On 23 August 2017, a draft bill establishing a Data Protection Authority (Wetsontwerp tot oprichting van de Gegevensbeschermingsautoriteit – Projet de loi portant creation d’Autorité de protection de données, “DPA Bill”) was introduced before the Belgian Parliament, as required by the General Data Protection Regulation (“GDPR”). The DPA Bill aims to reform the existing Commission for the Protection of Privacy (“Privacy Commission”) and covers the data protection authority (“DPA”)’s structural organization and competences. In addition to the DPA Bill, a second implementing bill covering the GDPR’s data processing principles and conditions is being prepared and will be introduced in the coming months.
Privacy Commission vs. DPA: from a toothless tiger to a stern watchdog with investigative, corrective and administrative sanctioning powers
The current Privacy Commission will be renamed DPA, creating a clear link with the GDPR and reflecting its robust enforcement powers. These enforcement powers include a broad investigative power (following a complaint or ex officio), the ability to adopt interim measures and impose sanctions, including administrative fines up to 4% of the total worldwide annual turnover. The difference in powers between the DPA and the Privacy Commission is striking. Unlike the Privacy Commission, the DPA will itself be able to sanction infringements of data protection provisions by imposing fines and other administrative sanctions, without having to rely on the public prosecutor.
New organizational structure
The DPA’s structure, inspired by the Belgian Competition Authority’s composition, will be completely different from the current Privacy Commission’s structure. To ensure it exercises its newly acquired powers effectively, the DPA will be divided into six bodies, each with specific roles and competencies. A non-exhaustive overview of these roles and competencies is provided in the table below:
|DPA Body||Roles and competencies|
|The Management Committee (Directiecomite – Comité de direction)||
|The General Secretariat (Algemeen Secretariaat – Secretariat Général)||
|The First Response-service (Eerstelijndienst – Le service de première ligne)||
|The Knowledge Center (Kenniscentrum – Centre de connaissance)||
|The Investigation Department (Inspectiedienst – Service d’inspection)||
|The Dispute chamber||
The DPA will also have a Reflection board (Reflectieraad – Le Conseil de réflexion) which will be responsible for formulating non-binding opinions. The sectoral committees, currently established within the Privacy Commission will disappear upon the entry into force of the DPA Bill. The issued authorizations, however, will maintain their validity.
New bifurcated procedure
Proceedings concerning the infringement of data protection provisions will be divided into two phases. The DPA Bill also foresees the possibility to appeal decisions. In short, the course of the proceedings will be structured as follows:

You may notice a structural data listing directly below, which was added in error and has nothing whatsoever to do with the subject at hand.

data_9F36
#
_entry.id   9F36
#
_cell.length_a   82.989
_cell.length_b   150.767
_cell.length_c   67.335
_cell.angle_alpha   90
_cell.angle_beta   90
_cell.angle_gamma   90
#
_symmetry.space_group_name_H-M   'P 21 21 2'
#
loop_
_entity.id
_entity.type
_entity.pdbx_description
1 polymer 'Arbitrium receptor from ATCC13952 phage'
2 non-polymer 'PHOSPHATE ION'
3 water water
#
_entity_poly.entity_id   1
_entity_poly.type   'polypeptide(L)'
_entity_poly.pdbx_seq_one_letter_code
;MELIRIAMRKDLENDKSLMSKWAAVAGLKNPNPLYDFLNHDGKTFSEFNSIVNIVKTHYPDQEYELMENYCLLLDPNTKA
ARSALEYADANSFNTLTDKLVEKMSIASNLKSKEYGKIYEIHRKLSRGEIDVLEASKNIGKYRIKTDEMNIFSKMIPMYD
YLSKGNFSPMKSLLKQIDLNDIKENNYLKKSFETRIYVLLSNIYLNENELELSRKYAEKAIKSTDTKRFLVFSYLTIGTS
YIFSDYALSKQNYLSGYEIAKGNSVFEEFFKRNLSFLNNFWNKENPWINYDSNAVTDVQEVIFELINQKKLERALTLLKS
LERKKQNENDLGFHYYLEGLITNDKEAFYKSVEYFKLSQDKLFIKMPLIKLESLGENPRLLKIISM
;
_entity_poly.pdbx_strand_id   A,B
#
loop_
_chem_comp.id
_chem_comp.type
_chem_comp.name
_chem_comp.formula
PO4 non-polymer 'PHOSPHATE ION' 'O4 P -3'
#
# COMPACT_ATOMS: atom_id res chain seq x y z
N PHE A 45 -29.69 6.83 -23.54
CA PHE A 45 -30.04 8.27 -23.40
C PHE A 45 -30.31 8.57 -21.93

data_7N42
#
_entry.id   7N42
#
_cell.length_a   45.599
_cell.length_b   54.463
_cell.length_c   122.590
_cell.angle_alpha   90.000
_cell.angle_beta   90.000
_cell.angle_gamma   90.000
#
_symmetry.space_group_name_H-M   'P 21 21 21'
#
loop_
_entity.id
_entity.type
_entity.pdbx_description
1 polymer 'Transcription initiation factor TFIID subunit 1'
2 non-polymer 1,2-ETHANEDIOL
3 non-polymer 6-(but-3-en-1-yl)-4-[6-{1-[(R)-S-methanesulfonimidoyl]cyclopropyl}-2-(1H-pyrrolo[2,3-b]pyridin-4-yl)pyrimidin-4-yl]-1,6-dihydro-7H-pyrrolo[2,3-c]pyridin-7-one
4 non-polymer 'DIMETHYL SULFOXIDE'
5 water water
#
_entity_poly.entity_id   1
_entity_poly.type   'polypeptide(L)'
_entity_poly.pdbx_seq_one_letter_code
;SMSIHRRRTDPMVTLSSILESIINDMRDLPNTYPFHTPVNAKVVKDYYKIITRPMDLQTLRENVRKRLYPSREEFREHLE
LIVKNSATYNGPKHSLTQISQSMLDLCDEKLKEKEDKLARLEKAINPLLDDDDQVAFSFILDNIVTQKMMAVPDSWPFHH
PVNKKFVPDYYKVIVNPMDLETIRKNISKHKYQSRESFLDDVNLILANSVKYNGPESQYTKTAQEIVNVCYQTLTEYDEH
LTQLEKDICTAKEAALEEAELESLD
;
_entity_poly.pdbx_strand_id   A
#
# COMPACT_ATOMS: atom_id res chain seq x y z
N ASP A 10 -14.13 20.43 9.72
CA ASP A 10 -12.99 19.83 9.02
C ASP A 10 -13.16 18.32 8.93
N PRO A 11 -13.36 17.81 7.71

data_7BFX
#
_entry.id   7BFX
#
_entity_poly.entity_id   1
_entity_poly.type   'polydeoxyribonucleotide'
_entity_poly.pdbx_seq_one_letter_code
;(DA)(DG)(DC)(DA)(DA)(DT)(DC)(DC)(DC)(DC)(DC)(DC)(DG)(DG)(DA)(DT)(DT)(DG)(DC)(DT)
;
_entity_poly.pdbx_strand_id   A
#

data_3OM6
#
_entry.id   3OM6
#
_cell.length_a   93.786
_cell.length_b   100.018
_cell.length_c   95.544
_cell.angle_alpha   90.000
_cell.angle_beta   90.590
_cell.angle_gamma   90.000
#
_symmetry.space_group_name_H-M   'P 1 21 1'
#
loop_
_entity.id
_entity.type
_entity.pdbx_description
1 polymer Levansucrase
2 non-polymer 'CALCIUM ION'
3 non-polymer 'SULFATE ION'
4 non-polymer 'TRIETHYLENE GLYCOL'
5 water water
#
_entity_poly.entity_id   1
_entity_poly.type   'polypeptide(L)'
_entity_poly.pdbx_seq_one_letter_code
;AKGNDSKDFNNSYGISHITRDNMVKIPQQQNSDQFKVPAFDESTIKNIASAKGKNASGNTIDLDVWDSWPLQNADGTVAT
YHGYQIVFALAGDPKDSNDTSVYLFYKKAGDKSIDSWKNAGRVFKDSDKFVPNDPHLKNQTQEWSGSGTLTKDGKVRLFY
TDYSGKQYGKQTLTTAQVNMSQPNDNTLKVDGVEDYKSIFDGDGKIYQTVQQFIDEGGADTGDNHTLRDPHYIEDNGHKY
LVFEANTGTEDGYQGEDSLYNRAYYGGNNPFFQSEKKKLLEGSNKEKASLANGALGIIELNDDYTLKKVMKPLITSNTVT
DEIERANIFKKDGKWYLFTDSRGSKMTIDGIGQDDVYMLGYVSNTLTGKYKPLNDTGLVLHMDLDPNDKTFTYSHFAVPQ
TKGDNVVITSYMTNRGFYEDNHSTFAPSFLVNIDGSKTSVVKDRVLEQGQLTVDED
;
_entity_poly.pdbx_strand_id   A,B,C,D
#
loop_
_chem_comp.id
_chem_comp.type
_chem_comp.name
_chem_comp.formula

Phase I: Investigation Department
A written complaint or request is submitted (by a natural/ legal person or ex officio) to the General Secretariat.
- The First Response-service assesses, enjoying a margin of discretion, the admissibility of the complaint.
- The Investigation Department can, exercising its extensive investigative powers, request information, conduct dawn raids and adopt interim measures. The person subject to the investigation must fully cooperate.
Phase II: Dispute chamber
Accessed following the investigation report issued by the Investigation Department or upon complaints deemed admissible by the First Responders-service.
- The procedure before the Dispute chamber is in writing, but parties can be heard.
- The Dispute chamber can, among other things:
- Dismiss the case;
- Issue a warning;
- Impose provisional or coercive measures; or
- Impose administrative fines up to 4% of the total worldwide annual turnover of the preceding financial year.
Appeal at the Brussels Court of Appeals
Rulings from the Dispute chamber can be appealed within 30 days after notification of the decision.This new procedure will be applicable to all cases referred to the Dispute chamber after the entry into force of the afore-mentioned DPA Bill. Complaints filed prior to the reform, but which are still pending at the time of entry into force of the new law, will be handled according to the “old” procedure.
What is next?
The DPA Bill is still in a preliminary stage and, consequently, further changes to the content are possible. The draft bill is currently being reviewed by the standing committee for the Belgian Ministry of Justice and a hearing is scheduled for October 30. Once approved, the draft will be discussed and voted on in the plenary meeting of the Belgian Parliament. The final version will become law upon receiving royal assent from the Belgian King, following which it will be published in the Belgian State Gazette.
The aim of the DPA Bill is to create a modern DPA with strong instruments capable of effectively controlling the processing of personal data. Notwithstanding the DPA Bill being in its early stages and modifications still being possible, the general framework as described above is likely to be maintained. The draft DPA bill serves as a useful reminder of the need for organizations to ensure compliance with the GDPR by May 25, 2018.